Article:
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Tony Bennett: “They flew the planes in, but we caused” 9/11

Legendary singer Tony Bennett claims it’s America’s foreign policy that sparked the events of 9/11.

Tony Bennett just might be having a Dixie Chicks moment. If so, it’s because of remarks the legendary singer made on Howard Stern’s Sirius Radio show Monday night about the level of culpability the U.S. had in the 9/11 terrorists’ attacks.

Tony Bennett and Amy Winehouse

“They flew the planes in, but we caused it,” Bennett, 85, said on the show. “Because we were bombing them and they told us to stop.”

“But who are the terrorists? Are we the terrorists or are they the terrorists? Two wrongs don’t make a right,” said Bennett in reply to being asked what the U.S. should do about terrorism

In 2003, the Dixie Chicks were boycotted by the record industry when they said they were “ashamed” to be from Texas, the home state of President Bush. The reaction to their remarks, made at a concert in London on the eve of the Iraq war, all but knocked the group from the top of the charts.

Bennett also referenced Bush on the Stern show, saying that the former president “told me personally that,” he made a “mistake” in invading Iraq. The two were together at an event at the Kennedy Center honoring Bennett in 2005.

Bennett, who is promoting his new album “Duets II,” is considered one of the great vocalists in American music history with hits like “Rags to Riches” and “I Left My Heart in San Francisco.” He had a career revival with his 1994 album “MTV Unplugged,” and he appeared on the most recent MTV Video Music Awards in a tribute to the late Amy Winehouse, who appears on “Duets II.”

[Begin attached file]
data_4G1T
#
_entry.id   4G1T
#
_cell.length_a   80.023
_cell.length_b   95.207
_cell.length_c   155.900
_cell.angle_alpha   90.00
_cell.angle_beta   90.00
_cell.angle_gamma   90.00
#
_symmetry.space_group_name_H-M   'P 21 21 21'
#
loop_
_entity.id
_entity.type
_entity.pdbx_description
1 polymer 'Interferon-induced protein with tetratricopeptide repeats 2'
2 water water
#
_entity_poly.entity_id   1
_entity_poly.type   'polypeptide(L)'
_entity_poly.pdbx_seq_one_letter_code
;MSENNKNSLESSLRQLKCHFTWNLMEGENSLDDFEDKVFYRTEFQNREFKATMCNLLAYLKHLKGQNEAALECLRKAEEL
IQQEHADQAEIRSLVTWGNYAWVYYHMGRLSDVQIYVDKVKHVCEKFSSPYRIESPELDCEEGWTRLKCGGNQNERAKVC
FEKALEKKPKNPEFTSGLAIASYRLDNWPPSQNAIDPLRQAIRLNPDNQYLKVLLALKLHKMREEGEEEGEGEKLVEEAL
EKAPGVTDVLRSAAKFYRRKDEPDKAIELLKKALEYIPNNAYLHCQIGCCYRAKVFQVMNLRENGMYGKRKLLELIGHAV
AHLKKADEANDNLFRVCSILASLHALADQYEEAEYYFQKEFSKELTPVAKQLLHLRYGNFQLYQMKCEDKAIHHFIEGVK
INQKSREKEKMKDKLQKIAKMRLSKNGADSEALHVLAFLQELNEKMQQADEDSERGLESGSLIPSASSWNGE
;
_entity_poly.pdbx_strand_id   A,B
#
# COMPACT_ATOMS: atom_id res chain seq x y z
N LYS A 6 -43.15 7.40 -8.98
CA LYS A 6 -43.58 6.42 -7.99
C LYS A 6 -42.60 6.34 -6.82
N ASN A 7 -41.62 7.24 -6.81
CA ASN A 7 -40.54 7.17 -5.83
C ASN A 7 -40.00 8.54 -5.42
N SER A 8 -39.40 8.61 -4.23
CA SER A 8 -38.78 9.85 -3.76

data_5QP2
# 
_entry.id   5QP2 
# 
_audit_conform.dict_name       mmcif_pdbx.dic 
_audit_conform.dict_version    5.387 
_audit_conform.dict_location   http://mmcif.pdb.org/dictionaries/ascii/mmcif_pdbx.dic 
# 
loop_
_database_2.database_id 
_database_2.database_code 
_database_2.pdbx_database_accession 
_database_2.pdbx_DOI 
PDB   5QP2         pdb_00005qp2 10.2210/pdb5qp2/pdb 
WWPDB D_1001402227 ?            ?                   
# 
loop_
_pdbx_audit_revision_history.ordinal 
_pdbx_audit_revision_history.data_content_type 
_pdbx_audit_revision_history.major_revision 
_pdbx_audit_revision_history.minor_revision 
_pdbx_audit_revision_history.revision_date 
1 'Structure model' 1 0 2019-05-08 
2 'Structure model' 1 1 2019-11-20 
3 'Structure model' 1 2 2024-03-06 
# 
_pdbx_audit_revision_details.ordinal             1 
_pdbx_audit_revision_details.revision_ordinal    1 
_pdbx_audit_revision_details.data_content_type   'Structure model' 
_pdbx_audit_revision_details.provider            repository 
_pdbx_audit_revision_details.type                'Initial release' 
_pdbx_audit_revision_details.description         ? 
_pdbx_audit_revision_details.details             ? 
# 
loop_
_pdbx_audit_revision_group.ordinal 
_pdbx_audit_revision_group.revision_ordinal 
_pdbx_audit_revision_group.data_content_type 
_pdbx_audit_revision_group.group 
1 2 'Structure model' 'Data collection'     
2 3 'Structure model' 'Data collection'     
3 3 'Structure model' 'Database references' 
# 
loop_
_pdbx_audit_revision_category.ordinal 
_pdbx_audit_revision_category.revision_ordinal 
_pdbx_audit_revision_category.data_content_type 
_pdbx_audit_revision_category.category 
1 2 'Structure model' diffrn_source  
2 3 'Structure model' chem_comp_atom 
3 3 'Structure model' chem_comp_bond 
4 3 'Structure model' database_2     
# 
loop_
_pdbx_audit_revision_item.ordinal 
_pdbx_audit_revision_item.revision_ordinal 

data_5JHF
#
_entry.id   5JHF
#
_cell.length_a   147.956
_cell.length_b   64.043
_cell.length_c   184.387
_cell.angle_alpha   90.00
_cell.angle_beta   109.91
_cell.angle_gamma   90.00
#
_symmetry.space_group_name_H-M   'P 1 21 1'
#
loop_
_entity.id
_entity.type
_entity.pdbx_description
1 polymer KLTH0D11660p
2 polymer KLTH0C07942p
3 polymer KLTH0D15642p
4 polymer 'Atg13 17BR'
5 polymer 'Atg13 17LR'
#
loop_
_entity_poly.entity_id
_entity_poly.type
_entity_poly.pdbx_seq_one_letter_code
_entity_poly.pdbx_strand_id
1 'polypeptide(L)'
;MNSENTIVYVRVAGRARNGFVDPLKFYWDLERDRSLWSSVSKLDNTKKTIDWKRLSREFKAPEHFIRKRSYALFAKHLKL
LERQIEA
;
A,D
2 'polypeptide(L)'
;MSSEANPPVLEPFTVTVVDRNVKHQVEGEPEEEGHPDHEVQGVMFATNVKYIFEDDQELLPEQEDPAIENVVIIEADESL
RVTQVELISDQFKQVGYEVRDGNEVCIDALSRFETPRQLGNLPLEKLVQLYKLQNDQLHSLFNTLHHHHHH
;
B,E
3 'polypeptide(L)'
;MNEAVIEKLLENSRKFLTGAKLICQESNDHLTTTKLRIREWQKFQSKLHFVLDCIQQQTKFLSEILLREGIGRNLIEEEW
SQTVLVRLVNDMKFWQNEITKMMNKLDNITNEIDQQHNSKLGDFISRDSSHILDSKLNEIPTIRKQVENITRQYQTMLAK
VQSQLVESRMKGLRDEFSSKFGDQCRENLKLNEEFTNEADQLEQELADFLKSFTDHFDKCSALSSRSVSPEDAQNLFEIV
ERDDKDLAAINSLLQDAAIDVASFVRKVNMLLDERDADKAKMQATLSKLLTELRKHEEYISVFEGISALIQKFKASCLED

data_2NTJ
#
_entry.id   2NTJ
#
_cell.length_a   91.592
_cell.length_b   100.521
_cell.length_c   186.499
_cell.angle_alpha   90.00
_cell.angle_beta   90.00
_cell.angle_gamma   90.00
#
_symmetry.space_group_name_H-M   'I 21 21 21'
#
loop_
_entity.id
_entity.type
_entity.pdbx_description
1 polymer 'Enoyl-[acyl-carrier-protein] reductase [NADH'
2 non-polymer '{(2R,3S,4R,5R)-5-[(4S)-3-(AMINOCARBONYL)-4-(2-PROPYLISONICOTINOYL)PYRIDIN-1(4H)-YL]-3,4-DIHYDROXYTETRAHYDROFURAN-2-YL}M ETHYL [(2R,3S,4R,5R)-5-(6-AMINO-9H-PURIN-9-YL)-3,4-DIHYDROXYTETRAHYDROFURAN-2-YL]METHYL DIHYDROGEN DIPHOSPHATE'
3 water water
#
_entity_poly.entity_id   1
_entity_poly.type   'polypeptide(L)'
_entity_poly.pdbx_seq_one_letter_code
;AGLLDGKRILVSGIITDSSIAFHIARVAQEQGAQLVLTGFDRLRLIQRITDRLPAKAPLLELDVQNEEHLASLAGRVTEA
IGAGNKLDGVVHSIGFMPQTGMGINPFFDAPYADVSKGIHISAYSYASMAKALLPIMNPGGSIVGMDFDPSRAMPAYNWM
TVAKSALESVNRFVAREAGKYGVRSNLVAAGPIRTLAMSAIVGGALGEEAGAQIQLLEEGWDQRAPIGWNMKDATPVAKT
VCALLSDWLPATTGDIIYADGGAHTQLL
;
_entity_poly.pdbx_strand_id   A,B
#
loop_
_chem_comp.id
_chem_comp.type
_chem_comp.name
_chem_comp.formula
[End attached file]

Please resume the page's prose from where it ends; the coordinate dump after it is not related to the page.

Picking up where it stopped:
He’s been active in social causes throughout his lifetime, participating in Civil Rights marches in the South in the ’60s and refusing to perform in South Africa while it was under apartheid rule.

Bennett also spoke to Stern of his experiences in World War II as a combat soldier.

“I’m anti-war,” he said. “It’s the lowest form of human behavior.”

The question here is if Bennett’s 9/11 remarks will have a negative effect on his career from here on out, or if he’ll get a pass because of his age and service to the country or because of a shift in the country’s feelings toward 9/11.

Attempts to reach Bennett’s personal rep and record label rep for clarification of the remarks were unsuccessful.

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